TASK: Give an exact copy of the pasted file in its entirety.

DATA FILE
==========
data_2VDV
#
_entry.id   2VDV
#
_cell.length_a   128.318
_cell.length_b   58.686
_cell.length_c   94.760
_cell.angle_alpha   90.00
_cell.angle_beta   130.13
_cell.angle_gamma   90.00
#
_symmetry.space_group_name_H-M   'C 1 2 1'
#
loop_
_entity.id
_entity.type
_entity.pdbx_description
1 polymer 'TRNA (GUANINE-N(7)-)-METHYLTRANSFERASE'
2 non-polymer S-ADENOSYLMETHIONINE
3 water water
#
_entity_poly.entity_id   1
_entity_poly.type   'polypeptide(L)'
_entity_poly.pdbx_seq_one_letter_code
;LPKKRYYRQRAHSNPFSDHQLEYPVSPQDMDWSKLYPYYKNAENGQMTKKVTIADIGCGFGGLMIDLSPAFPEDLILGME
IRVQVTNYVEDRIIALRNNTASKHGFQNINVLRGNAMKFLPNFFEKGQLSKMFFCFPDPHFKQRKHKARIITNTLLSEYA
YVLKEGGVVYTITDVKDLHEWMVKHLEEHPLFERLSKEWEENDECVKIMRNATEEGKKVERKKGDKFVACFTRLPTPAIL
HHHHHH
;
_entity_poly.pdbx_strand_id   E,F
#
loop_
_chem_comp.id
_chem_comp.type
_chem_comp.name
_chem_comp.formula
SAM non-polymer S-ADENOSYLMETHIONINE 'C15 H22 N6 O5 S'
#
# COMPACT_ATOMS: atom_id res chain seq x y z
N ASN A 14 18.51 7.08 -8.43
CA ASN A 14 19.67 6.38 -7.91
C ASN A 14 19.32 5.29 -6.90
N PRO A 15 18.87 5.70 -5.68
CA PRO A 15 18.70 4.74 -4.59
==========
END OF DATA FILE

data_2VDV
#
_entry.id   2VDV
#
_cell.length_a   128.318
_cell.length_b   58.686
_cell.length_c   94.760
_cell.angle_alpha   90.00
_cell.angle_beta   130.13
_cell.angle_gamma   90.00
#
_symmetry.space_group_name_H-M   'C 1 2 1'
#
loop_
_entity.id
_entity.type
_entity.pdbx_description
1 polymer 'TRNA (GUANINE-N(7)-)-METHYLTRANSFERASE'
2 non-polymer S-ADENOSYLMETHIONINE
3 water water
#
_entity_poly.entity_id   1
_entity_poly.type   'polypeptide(L)'
_entity_poly.pdbx_seq_one_letter_code
;LPKKRYYRQRAHSNPFSDHQLEYPVSPQDMDWSKLYPYYKNAENGQMTKKVTIADIGCGFGGLMIDLSPAFPEDLILGME
IRVQVTNYVEDRIIALRNNTASKHGFQNINVLRGNAMKFLPNFFEKGQLSKMFFCFPDPHFKQRKHKARIITNTLLSEYA
YVLKEGGVVYTITDVKDLHEWMVKHLEEHPLFERLSKEWEENDECVKIMRNATEEGKKVERKKGDKFVACFTRLPTPAIL
HHHHHH
;
_entity_poly.pdbx_strand_id   E,F
#
loop_
_chem_comp.id
_chem_comp.type
_chem_comp.name
_chem_comp.formula
SAM non-polymer S-ADENOSYLMETHIONINE 'C15 H22 N6 O5 S'
#
# COMPACT_ATOMS: atom_id res chain seq x y z
N ASN A 14 18.51 7.08 -8.43
CA ASN A 14 19.67 6.38 -7.91
C ASN A 14 19.32 5.29 -6.90
N PRO A 15 18.87 5.70 -5.68
CA PRO A 15 18.70 4.74 -4.59